Our Mondo Contemporaneo is a very unhappy, unsatisfying, unrewarding, dark, place.
Should we perhaps all consider a move to the colourful, dynamic reverie of Mondo Mendini?
At the Groninger Museum you can undertake a trial visit……………
While it is important, and relevant, that the centenary of the opening of Bauhaus Weimar is used to delve a little deeper into the (hi)story of both the institution and inter-War Modernism, design and architecture is more than Bauhaus.
Thus following on from our October Bauhaus/inter-War Modernism focussed new exhibition recommendations, five more general, if anything but humdrum, architecture and design exhibitions opening in October 2019 in Groningen, Frankfurt, New York, Stockholm and Weil am Rhein…..
“After you have settled yourself in a place as favorable as possible to the concentration of your mind upon itself, have writing materials brought to you”, so begins Secrets of the Magical Surrealist Art – Written surrealist composition, part of André Breton’s 1924 Surrealist Manifesto, “Put yourself in as passive, or receptive, a state of mind as you can. Forget about your genius, your talents, and the talents of everyone else. Keep reminding yourself that literature is one of the saddest roads that leads to everything. Write quickly, without any preconceived subject, fast enough so that you will not remember what you’re writing and be tempted to reread what you have written. The first sentence will come spontaneously, so compelling is the truth that with every passing second there is a sentence unknown to our consciousness which is only crying out to be heard.”1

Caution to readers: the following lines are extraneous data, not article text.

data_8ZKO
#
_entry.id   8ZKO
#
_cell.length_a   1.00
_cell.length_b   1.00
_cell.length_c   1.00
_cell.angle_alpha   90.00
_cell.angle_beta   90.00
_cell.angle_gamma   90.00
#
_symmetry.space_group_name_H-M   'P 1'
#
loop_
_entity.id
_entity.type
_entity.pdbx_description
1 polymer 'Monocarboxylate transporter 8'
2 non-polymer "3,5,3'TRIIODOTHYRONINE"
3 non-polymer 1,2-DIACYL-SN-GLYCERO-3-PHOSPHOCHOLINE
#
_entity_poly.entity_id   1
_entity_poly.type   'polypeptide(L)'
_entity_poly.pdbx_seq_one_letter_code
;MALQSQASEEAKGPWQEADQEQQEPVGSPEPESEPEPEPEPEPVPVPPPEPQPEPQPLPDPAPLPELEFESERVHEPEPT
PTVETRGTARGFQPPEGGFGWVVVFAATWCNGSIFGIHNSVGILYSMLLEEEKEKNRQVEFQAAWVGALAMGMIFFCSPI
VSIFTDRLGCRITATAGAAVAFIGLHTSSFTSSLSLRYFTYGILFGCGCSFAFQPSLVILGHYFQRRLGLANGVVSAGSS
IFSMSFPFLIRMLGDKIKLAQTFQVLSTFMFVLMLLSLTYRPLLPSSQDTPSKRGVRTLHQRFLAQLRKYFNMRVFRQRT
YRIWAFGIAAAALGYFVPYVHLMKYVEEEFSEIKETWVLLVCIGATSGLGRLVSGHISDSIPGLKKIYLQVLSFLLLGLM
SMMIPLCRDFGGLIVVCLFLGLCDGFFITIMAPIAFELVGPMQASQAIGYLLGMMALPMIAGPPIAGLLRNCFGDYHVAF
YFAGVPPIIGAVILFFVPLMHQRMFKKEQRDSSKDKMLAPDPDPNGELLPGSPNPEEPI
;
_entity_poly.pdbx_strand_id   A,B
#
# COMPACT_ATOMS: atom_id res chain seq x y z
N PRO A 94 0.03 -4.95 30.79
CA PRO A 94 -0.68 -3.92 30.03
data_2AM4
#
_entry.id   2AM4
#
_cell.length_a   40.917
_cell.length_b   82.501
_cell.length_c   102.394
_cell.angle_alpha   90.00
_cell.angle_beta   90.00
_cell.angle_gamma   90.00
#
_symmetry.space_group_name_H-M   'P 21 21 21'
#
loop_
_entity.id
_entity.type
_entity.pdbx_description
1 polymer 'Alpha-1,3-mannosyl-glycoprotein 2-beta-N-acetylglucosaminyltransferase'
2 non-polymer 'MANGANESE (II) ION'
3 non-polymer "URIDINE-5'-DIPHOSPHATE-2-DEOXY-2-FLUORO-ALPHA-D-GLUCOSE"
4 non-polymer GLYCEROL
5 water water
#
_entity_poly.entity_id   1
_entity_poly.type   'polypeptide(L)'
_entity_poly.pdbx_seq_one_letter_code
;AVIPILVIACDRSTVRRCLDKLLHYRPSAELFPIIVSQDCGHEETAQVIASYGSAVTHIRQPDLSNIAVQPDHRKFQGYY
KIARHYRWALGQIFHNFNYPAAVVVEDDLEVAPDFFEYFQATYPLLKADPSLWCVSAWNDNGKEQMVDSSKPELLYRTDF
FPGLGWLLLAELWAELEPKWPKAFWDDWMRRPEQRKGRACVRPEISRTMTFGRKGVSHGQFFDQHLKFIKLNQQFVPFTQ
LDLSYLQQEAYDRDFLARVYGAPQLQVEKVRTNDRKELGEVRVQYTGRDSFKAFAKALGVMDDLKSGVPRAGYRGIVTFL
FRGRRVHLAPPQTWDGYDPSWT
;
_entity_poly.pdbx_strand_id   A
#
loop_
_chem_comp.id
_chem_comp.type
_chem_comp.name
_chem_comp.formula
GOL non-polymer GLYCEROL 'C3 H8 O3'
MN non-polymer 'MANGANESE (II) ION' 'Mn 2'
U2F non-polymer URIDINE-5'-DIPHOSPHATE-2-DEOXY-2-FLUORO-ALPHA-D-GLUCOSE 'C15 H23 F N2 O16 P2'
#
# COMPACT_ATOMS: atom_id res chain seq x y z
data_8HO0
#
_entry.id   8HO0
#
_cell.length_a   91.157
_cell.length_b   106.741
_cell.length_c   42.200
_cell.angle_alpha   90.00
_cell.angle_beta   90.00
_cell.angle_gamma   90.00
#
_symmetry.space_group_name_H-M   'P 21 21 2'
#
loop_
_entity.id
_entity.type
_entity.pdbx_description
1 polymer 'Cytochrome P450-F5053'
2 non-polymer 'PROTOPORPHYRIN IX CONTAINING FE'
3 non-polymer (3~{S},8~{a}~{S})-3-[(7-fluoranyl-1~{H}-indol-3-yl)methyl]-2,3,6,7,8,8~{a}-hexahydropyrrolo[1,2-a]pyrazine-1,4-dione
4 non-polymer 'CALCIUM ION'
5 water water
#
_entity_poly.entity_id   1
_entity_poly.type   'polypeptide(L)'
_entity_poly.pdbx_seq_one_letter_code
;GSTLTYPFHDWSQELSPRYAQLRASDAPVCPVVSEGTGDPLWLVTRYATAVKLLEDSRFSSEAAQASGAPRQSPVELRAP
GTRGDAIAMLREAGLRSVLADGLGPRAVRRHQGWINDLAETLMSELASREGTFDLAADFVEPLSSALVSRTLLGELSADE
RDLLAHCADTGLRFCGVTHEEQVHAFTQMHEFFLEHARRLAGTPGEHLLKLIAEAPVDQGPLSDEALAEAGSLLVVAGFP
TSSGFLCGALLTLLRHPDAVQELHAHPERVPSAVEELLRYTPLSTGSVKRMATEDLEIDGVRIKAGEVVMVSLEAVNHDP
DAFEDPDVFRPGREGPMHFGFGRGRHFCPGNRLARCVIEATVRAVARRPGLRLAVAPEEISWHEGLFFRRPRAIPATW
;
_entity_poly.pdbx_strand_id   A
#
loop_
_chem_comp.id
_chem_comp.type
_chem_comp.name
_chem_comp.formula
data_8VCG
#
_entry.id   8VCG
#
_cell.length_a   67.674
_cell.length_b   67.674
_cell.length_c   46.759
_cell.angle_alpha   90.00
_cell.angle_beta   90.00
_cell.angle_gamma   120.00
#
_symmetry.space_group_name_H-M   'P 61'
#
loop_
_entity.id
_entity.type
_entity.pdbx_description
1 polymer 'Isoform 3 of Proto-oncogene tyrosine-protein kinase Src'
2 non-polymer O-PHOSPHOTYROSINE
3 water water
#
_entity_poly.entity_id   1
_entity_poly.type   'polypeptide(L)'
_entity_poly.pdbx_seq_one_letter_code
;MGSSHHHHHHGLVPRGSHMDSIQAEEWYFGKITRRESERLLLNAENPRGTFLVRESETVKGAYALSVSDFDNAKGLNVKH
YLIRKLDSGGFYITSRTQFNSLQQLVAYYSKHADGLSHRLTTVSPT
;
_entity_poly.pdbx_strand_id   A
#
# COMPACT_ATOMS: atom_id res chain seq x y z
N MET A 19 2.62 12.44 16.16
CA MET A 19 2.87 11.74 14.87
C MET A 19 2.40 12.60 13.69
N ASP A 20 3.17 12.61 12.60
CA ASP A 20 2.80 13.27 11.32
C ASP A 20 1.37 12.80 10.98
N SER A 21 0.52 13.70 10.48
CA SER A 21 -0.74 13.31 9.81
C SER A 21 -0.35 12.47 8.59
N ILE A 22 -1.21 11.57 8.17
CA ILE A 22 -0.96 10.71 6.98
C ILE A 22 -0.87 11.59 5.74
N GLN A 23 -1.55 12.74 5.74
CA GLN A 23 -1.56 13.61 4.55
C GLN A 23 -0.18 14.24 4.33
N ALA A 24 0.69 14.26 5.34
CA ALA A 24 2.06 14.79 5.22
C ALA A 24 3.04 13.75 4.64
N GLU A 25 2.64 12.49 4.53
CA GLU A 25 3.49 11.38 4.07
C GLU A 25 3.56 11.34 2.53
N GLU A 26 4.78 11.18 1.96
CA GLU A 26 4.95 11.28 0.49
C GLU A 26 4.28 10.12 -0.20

Ready? Here goes, a Surrealist, automatic, blog post……………….
….no, not really.
Although we did consider it, as in genuinely, seriously, hired staff to bring us our writing materials and everything; but we did and do have a preconceived subject: the exhibition Objects of Desire. Surrealism and Design 1924 – Today at the Vitra Design Museum.
And so with apologies to André Breton and his Surrealist cohorts, we’ll consider their work and their influence on/interaction with design at our accustomed tempo, and with regular re-readings, re-formulations and very conscious re-framings……
More or less……